As I shared in a previous column, two years ago I was privileged to enjoy a trip to Colorado to hunt western game. My father’s taxidermy shop implanted a lifelong dream within me to pursue elk and mule deer and experience the Rockies.

Having been warned by veteran hunters, I began preparing physically for the challenges of this trip. Western altitudes and steep mountainsides demand physical fitness that most Virginia hills do not require.

So I began to train. Starting in mid-summer, I walked each morning. After a few days, I began carrying my backpack and gradually added weight working up to a 50 pound payload.

By the time I left home in mid-October, I was in better shape than I’d been in in quite a while and felt good about being up to the challenge. We arrived in Pagosa Springs less than 30 hours later and set up camp in the National Forest anticipating the monsters we would harvest. Then came the first day of hunting.

Although I didn’t suffer from altitude sickness, there’s not much one can do to prepare for an extra 7,500 feet of elevation. In addition, the hillsides were steeper than I expected and my hunting partner was in better shape. When he took off up a hill, I started sucking wind. Thankfully, he had mercy and stopped often for me to recover.

The evening he harvested a nice bull elk, we were all excited but each of us was needed to transport the meat back to camp. They loaded me up for the short half mile hike during which time I thanked God with every step that it was mostly downhill and not any longer.

I thought I was well prepared for what I faced. I wasn’t. While I was glad I did what I had done, I regretted not doing more. After arriving, there was no way to suddenly get more fit.

This experience reminded me of the importance of spiritual fitness. Few even consider this concept until facing a life-challenge of losing a job, health, or a loved one. Confronted with difficult emotions along with troubling questions, we can easily collapse under the strain.

Ideally, we would exercise regularly to stay physically fit. Such a strategy eliminates the need for serious workouts prior to a challenge and helps to ensure we’re ready for whatever comes. If troops fail to train before battle, there is nothing they can do to suddenly get ready when attacked. Rigorous training prepares for rigorous tests.

The same is true spiritually. It’s not a question of “if” difficult situations will arise, but “when.” Unlike a planned trip, they often occur unexpectedly. If we fail to train for spiritual struggles, we shouldn’t wonder why they easily overwhelm us. Although such times are still tough, prior preparation can make them less stressful.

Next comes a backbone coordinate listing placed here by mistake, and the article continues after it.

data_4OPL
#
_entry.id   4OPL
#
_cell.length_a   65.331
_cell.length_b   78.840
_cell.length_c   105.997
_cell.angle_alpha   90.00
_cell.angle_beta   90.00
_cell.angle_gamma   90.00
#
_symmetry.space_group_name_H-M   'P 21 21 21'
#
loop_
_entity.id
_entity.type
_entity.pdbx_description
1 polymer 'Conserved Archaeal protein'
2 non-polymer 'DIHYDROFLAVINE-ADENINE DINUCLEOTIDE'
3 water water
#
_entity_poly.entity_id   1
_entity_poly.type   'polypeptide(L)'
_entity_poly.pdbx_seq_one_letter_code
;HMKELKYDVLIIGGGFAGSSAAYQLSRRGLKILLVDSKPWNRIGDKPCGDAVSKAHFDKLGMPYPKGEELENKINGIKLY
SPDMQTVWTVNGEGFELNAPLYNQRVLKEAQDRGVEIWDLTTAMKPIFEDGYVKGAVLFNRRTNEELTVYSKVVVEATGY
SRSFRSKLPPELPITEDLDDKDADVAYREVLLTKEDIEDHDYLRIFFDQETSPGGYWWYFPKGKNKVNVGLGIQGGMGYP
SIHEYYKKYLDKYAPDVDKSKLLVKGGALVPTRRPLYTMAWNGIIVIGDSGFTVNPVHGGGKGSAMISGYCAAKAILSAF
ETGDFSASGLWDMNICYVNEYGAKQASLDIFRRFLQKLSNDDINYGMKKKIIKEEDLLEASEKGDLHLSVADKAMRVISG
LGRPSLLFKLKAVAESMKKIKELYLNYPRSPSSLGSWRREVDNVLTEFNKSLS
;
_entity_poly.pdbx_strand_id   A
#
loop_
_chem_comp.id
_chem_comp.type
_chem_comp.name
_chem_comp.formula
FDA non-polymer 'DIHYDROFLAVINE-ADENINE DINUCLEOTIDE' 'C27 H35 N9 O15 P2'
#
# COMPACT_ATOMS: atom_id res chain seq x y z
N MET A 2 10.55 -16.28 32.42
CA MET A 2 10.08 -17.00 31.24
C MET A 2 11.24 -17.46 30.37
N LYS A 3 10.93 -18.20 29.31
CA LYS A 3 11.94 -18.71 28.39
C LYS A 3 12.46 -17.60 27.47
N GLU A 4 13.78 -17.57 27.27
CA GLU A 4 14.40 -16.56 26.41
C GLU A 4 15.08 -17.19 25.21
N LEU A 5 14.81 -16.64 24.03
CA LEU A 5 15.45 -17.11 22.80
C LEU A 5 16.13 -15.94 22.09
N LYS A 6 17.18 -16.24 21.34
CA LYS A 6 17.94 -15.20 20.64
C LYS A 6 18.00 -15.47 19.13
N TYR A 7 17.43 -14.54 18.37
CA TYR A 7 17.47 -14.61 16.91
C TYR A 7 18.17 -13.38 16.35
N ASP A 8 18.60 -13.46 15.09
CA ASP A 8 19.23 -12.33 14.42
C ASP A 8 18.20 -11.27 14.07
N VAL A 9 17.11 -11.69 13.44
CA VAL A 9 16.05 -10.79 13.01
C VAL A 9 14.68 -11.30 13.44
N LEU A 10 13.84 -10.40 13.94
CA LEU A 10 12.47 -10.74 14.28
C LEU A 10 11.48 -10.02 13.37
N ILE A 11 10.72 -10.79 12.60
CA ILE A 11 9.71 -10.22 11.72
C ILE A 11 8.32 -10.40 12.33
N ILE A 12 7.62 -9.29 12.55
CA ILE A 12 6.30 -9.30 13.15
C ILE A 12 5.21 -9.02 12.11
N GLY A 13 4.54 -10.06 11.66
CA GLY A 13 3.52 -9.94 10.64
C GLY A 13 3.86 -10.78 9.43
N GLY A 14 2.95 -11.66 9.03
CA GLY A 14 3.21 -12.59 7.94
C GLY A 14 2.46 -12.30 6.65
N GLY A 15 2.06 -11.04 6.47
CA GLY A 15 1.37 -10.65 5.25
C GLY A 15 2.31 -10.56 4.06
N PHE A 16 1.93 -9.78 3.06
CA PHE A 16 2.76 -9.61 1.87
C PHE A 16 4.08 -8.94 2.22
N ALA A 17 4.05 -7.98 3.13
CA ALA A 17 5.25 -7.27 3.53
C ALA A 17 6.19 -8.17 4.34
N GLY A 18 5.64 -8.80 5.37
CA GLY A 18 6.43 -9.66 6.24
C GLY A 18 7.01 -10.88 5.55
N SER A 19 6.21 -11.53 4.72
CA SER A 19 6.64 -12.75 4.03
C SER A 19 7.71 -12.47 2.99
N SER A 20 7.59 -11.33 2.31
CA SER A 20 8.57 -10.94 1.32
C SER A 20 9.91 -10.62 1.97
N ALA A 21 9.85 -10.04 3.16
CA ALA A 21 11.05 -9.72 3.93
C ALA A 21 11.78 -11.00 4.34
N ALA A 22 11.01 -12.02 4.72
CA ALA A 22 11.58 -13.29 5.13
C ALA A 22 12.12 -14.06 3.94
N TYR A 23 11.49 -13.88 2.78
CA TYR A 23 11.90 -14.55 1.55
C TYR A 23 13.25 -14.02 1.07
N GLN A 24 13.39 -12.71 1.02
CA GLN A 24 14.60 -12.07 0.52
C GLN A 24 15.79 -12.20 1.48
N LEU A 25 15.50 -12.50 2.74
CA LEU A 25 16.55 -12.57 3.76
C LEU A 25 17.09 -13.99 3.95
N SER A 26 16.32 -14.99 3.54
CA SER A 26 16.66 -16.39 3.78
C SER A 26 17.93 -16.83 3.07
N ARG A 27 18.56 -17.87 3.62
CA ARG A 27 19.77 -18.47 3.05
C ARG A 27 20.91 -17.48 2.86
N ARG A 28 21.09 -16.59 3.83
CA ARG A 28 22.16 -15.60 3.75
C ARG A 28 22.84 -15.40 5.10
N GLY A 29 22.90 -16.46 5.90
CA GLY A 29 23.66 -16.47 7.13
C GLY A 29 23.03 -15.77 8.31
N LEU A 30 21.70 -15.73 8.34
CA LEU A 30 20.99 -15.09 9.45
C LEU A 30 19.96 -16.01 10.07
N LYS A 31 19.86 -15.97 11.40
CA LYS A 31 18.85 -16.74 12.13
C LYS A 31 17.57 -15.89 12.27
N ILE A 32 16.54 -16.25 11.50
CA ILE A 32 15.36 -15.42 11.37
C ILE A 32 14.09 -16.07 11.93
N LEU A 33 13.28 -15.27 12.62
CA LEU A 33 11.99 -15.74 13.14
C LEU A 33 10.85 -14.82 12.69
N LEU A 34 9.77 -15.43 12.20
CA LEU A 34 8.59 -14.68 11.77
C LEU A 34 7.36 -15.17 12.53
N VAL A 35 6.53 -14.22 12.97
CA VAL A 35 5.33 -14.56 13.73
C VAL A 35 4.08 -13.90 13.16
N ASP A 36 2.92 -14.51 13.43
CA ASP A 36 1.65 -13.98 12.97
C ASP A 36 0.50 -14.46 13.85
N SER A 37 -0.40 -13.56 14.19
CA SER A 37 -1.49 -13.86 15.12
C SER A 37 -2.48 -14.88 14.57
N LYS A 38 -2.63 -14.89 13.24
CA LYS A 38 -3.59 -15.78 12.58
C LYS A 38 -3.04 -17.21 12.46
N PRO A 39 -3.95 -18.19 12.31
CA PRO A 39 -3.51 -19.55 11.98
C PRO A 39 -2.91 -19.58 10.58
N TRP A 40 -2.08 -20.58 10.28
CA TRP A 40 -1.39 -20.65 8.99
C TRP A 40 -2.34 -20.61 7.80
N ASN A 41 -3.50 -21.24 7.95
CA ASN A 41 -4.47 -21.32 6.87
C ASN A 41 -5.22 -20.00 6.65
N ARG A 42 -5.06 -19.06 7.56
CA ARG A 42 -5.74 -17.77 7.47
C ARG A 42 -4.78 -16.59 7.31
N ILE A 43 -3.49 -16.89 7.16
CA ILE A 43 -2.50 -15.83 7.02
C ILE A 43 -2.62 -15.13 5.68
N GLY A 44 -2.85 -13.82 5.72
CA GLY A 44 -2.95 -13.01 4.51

While physical preparation involves all types of exercises, so does spiritual fitness. Making time to pray daily as well as reading and meditating on God’s Word, worshiping often, and even periodic fasting will build our spiritual muscles and develop our capacity to not only endure our own problems, but to help others carry their burdens as well.

Fitness experts also advise having a training partner for accountability and inspiration. The same applies spiritually. Spouses, friends and fellow church members can help us as we grow stronger in the Lord together.

Although we may take such people for granted, we suddenly gain new appreciation for family and our Christian brothers and sisters when challenges arise. Pastors and friends can also assist us in navigating the new altitudes and difficult terrain.

At times, it seems our hills are too steep to climb. But as we help each other and as God assists us, we find ourselves making good progress.

As local hunters depart for their western excursions this fall, may their experiences remind us of our own need to become and stay spiritually fit.

Blessings, George

George Bowers is the Senior Pastor of Antioch Church of the Brethren and has authored sixteen books including Blessings Volume 3 which is a collection of these articles. It is available at Four Star Printing and Shenandoah Stuff. He can be reached through or at